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Remote microwave PECVD for continuous, wide-area coating under atmospheric pressure

: Hopfe, V.; Spitzl, R.; Dani, I.; Maeder, G.; Roch, L.; Rogler, D.; Leupolt, B.; Schöneich, B.


Chemical vapor deposition: CVD 11 (2005), No.11-12, Special Issue: Atmospheric Pressure Plasma Enhanced CVD (AP-PECVD), pp.497-509
ISSN: 0948-1907
ISSN: 1521-3862
Journal Article
Fraunhofer IWS ()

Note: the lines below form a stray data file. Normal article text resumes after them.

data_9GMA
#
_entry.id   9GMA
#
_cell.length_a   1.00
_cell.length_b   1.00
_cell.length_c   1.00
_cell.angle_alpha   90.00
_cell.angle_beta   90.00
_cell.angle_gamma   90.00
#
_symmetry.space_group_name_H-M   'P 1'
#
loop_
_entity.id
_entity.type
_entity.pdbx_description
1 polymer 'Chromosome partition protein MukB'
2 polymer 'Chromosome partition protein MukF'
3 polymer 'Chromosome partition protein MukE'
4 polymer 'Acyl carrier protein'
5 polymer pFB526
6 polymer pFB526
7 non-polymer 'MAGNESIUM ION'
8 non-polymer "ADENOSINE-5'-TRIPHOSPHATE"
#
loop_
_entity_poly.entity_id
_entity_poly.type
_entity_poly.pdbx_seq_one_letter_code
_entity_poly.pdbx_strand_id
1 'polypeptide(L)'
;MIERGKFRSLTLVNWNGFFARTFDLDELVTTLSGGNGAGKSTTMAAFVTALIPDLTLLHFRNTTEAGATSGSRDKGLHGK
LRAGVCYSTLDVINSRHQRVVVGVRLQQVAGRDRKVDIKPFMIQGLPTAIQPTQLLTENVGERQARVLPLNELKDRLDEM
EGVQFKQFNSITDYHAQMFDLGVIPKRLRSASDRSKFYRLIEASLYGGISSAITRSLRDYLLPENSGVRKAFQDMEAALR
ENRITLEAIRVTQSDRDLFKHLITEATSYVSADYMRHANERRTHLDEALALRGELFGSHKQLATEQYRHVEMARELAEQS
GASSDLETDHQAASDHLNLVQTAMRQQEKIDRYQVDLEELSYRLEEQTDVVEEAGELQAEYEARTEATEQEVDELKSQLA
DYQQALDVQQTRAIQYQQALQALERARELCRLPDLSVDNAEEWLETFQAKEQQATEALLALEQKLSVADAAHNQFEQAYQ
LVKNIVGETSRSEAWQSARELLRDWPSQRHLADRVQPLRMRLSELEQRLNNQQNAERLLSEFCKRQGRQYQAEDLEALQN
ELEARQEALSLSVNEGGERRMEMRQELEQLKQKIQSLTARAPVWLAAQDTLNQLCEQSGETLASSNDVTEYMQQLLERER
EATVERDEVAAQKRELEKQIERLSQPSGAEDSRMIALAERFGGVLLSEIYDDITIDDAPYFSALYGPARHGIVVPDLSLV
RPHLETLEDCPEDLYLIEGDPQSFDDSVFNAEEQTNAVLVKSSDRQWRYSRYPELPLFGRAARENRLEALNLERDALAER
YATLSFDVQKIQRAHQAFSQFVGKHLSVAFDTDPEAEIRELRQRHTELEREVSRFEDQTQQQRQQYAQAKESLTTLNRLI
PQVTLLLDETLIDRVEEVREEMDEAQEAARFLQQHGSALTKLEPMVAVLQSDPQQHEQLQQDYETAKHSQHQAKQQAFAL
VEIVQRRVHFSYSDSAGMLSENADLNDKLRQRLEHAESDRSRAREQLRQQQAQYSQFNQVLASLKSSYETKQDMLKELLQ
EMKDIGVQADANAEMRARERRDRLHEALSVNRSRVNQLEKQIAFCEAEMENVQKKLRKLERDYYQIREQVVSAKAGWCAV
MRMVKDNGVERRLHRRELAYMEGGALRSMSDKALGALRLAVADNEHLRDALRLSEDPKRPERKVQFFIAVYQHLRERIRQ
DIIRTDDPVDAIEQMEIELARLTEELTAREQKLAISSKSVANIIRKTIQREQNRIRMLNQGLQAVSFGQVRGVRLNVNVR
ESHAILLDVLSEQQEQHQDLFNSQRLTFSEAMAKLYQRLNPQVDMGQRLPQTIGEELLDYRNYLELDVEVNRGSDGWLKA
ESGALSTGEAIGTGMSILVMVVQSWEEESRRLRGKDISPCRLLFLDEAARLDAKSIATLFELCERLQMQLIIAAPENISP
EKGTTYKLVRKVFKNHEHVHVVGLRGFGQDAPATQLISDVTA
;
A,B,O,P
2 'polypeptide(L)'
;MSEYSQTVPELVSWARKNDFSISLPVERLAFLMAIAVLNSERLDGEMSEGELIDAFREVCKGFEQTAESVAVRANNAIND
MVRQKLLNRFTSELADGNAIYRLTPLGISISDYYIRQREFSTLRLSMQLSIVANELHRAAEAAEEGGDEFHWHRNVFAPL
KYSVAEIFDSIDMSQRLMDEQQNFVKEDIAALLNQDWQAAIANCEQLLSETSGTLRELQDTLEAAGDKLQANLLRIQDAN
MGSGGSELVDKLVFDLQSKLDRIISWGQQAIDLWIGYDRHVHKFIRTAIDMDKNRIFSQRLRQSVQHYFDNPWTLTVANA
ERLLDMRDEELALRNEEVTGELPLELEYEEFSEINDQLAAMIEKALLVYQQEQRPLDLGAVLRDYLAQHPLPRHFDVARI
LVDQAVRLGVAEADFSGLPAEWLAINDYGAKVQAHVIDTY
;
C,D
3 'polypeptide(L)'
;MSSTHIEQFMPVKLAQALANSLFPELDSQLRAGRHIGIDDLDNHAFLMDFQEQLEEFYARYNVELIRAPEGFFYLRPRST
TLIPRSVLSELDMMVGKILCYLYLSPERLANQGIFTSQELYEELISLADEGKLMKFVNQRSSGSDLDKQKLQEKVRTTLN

In order to establish economic coating technologies for mass-produced materials, the widely used, microwave plasma-enhanced (PE) CVD technology has been extended to atmospheric pressure operation. Microwave plasma activation substantially widens the range of potential applications compared to conventional atmospheric CVD, because it is capable of processing temperature-sensitive substrates. A cylinder-type microwave cavity was scaled-up to different working diameters. The half-meter range has already been achieved, and further scale-up potential can be demonstrated. The microwave source offers access to a spatially extended, homogeneous, stable, non-thermal plasma, even in the downstream region. A range of gases can be used for plasma excitation, and the emanating plasma is clean because there is negligible wall interaction. Fluid dynamics modeling was used as a tool for both reactor design and process optimization. In-situ process characterization was provided by spectroscopic methods (optical emission spectra (OES), Fourier-transform infrared (FTIR)) and a range of atomic and molecular intermediates, precursor fragments, and reaction products were identified. A deep precursor fragmentation occurs in the remote plasma region leading to inorganic layer materials. Silica layers were deposited on stainless steel and glass. Deposition rates were in the range 15-100 nm s-1 (static) and 0.3-2.0 nm m s-1 (dynamic). Layer properties were determined by spectroscopic ellipsometry and FTIR reflectance spectroscopy, elastic recoil detection analysis (ERDA), and nano-indentation. The optical properties and the network structure of the silica layers on both substrates are close to bulk silica.